We are living increasingly virtualized lives. From posting about our lives in Facebook, to wearing Google Glass, to playing games online where we don alter egos, most of us mask ourselves behind walls of electronic processors, networks and software. I’m typical. As for me, aside from Facebook there is this blog, which is not quite a true representation of me. Rather it is a projection of some part of me, perhaps my ego that I choose to share with the world. Most of you don’t know who I really am, which is by design. I go so far as to hide my domain details behind a proxy.
But there are other meanings to virtualization. In the computer world, virtualization is running a computer inside a computer. In my case, I am running Windows inside my iMac. It used to be I had separate machines, and the Windows box was a laptop provided courtesy of my employer. When I retired, I turned in the laptop, leaving me Windows-less. This normally would not be a problem, unless you need to teach a class where students will be doing work on Windows. That’s when I decided that rather than buy a new computer just to run Windows I would cheat. I would run Windows virtually inside my iMac instead.
There are a couple of ways to do this. The cheapest (free) way is actually to use Bootcamp. This allows you to boot to a Windows partition when you start your iMac. This works fine but is inconvenient. You must shut down Windows and go back to Bootcamp to boot your computer as a Mac. What I really want it to run is Windows and the Mac operating system at the same time and be able to share content between them. In short, I needed virtualization software.
Ah, but how to do it on the cheap? Windows computers aren’t that expensive, after all, so a virtualization solution would have to be cheap. It helps to be teaching a class, because I qualify for software at an academic price, roughly half the retail cost. That’s how I acquired Parallels, neat virtualization software that allows me to run Windows (and lots of other operating systems) virtually on my iMac. With discount it cost me just under $40. The only downside was I had to wait a couple of days for the USB drive with the software to arrive in the mail.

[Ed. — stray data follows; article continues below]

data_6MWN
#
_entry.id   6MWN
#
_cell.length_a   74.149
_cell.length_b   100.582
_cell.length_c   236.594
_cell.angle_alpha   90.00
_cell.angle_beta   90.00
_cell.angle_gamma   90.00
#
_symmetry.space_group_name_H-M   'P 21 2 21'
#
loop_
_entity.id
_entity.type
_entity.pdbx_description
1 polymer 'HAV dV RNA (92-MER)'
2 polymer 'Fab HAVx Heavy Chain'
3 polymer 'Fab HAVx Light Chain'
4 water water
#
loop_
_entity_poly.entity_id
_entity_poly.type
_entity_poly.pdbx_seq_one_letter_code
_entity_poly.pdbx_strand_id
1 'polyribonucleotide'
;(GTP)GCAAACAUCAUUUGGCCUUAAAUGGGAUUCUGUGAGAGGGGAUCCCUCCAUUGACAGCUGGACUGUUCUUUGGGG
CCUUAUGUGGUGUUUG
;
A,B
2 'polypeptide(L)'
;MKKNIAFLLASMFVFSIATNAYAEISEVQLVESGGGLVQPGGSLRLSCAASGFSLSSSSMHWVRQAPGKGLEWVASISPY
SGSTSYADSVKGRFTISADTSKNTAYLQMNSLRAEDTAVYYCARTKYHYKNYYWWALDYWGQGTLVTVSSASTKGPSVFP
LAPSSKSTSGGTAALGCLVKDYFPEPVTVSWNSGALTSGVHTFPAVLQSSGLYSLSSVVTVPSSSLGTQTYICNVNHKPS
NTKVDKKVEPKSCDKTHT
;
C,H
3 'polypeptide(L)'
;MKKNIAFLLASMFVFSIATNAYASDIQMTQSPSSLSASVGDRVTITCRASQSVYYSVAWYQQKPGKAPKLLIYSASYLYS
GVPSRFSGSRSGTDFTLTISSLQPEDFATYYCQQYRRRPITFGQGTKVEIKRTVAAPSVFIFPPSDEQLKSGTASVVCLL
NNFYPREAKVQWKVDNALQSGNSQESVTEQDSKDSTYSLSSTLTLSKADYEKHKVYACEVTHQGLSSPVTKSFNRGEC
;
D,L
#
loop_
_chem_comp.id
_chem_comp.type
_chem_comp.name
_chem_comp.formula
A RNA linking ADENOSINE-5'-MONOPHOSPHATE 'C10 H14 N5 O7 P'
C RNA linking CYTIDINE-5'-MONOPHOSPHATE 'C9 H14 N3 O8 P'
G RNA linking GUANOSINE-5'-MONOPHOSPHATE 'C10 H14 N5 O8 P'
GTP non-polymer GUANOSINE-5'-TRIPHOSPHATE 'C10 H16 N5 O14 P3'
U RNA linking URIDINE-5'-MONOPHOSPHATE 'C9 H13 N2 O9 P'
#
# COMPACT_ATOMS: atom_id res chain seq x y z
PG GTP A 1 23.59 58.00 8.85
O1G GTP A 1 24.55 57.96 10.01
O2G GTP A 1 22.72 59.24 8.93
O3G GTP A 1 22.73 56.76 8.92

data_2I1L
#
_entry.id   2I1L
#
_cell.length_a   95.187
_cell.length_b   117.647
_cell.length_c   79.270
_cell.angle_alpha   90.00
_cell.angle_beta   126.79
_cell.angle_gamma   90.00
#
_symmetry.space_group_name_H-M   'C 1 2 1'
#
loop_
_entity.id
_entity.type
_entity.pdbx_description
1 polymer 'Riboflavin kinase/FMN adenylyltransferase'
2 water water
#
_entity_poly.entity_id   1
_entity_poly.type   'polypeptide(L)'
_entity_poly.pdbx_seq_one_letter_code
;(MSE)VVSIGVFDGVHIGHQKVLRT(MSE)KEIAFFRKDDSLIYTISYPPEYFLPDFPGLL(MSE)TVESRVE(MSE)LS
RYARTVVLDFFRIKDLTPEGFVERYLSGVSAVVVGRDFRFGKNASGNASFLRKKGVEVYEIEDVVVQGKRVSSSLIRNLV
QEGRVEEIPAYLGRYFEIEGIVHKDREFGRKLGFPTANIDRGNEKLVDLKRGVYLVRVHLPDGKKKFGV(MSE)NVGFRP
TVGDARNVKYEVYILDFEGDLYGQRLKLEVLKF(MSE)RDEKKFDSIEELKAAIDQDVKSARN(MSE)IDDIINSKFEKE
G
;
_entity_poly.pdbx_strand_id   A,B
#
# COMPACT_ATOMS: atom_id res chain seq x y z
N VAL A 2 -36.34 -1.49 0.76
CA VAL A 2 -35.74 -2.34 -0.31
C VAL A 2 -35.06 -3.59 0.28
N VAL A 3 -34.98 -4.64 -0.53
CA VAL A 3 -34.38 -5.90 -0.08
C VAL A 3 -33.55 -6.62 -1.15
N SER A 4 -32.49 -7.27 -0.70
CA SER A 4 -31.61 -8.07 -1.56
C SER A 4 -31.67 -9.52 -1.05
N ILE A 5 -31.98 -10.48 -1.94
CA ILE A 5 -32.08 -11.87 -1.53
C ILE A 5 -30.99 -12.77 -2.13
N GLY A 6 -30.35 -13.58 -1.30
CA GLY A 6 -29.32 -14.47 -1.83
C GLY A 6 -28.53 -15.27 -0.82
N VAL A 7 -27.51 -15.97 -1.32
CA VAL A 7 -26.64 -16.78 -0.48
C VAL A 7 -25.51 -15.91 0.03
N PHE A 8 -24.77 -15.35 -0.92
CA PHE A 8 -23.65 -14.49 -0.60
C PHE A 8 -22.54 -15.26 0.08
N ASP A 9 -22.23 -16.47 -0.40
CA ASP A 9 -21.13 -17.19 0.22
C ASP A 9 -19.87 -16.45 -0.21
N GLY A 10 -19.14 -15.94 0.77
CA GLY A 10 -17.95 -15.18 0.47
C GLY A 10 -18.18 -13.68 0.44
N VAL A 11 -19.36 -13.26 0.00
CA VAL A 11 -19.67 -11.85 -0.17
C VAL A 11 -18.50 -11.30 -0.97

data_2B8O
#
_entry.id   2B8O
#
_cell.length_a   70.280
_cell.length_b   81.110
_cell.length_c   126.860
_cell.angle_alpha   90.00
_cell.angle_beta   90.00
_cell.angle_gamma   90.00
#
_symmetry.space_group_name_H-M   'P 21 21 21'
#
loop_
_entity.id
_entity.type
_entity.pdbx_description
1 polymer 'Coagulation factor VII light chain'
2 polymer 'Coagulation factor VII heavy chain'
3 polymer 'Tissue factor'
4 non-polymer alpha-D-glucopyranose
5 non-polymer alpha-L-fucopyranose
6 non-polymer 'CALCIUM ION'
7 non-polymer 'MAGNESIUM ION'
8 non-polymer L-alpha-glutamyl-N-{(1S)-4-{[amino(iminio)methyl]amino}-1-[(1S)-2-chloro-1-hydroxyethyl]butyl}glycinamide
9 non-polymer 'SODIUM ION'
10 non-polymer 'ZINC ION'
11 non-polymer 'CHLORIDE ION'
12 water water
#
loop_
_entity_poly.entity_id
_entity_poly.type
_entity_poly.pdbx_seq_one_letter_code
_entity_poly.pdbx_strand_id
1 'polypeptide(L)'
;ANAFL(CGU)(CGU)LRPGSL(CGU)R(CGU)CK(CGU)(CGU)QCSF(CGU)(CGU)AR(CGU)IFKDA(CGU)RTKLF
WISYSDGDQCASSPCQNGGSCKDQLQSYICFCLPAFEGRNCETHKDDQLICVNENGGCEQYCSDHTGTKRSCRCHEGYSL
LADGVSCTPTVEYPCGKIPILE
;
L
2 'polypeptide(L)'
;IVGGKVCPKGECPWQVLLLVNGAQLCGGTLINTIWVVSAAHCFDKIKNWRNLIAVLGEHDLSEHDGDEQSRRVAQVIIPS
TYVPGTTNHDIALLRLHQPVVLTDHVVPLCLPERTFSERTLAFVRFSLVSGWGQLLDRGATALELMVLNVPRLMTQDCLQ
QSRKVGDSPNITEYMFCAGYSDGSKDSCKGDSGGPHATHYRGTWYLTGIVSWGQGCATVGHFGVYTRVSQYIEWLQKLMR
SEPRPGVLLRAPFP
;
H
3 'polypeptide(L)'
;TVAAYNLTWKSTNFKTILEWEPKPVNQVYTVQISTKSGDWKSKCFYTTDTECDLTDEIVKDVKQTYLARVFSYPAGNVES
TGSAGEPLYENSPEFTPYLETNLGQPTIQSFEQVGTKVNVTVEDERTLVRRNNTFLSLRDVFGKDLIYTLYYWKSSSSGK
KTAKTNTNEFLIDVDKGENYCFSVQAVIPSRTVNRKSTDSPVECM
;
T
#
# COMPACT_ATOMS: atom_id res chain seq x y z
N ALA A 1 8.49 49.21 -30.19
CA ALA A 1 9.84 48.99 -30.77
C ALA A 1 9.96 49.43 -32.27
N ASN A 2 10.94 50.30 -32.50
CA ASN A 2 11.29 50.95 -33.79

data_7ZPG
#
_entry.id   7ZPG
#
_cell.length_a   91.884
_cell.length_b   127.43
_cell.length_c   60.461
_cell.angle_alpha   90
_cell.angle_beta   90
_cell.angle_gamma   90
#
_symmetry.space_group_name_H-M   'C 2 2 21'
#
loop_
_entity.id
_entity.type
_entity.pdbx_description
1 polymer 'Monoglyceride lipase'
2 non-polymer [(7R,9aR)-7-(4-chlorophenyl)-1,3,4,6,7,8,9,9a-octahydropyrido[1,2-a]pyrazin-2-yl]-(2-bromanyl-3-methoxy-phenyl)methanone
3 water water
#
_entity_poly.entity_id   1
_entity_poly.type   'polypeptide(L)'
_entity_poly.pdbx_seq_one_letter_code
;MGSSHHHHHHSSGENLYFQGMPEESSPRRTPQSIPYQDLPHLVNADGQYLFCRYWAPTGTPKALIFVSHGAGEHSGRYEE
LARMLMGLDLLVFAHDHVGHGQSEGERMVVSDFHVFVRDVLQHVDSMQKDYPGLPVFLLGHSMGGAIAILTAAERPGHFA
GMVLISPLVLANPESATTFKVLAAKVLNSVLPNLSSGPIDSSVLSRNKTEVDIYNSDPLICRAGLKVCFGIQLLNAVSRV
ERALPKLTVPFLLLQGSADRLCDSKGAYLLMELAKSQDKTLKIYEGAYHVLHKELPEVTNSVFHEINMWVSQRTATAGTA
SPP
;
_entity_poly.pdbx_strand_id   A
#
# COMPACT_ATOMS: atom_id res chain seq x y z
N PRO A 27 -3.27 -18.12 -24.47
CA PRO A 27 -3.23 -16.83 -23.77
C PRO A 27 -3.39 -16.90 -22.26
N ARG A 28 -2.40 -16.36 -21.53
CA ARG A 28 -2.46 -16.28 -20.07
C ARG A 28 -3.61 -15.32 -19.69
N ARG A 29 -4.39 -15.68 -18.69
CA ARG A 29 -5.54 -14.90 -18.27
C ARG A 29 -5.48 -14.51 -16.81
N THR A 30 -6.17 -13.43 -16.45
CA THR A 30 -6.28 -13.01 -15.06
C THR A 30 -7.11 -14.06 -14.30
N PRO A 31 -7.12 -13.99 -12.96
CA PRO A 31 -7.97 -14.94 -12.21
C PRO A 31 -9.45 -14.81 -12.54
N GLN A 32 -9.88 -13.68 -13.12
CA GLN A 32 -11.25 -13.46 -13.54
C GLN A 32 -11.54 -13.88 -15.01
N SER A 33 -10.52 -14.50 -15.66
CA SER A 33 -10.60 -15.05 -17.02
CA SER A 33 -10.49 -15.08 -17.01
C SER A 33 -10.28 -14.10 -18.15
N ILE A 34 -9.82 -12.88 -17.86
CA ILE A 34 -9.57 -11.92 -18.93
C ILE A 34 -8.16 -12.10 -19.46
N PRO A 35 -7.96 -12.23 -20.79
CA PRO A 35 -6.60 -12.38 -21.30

There was also the question of how to get a cheap license for the Windows operating system, as I didn’t have one lying around. Fortunately, the college where I teach has an agreement with Microsoft, which it uses on its desktop computers, wherein we teachers could install a free Windows license at home so we could do our work without having to come to campus. If you already have a license for Windows, you could install it in a virtual instance too. And after installing Windows, that’s where I stopped. I did not feel the need for a license for the Microsoft Office suite for Windows. I already have one for the Mac. Frankly, Microsoft Office is becoming obsolete. My needs are modest. I can generally do what I need using Google’s free tools, and they have the bonus of being easily sharable not to mention accessible in the cloud pretty much anywhere.
I did wonder if virtualization technology really would be reliable. I thought there must be some Windows software that simply cannot work in a virtualized environment. And there may be, but I haven’t encountered it yet. It all works perfectly fine. On my spiffy new iMac it runs at least as fast as it would if I had a dedicated Windows box.
Why bother in the first place? It’s not like I like Windows. For the class I teach, the students install a “lite” version of Oracle, Oracle 11g Express Edition, and it’s available for Windows and Linux, but students will install it on Windows. Even in a “lite” version, Oracle is a CPU and memory hog, so I was skeptical it could be run virtually, but it worked fine.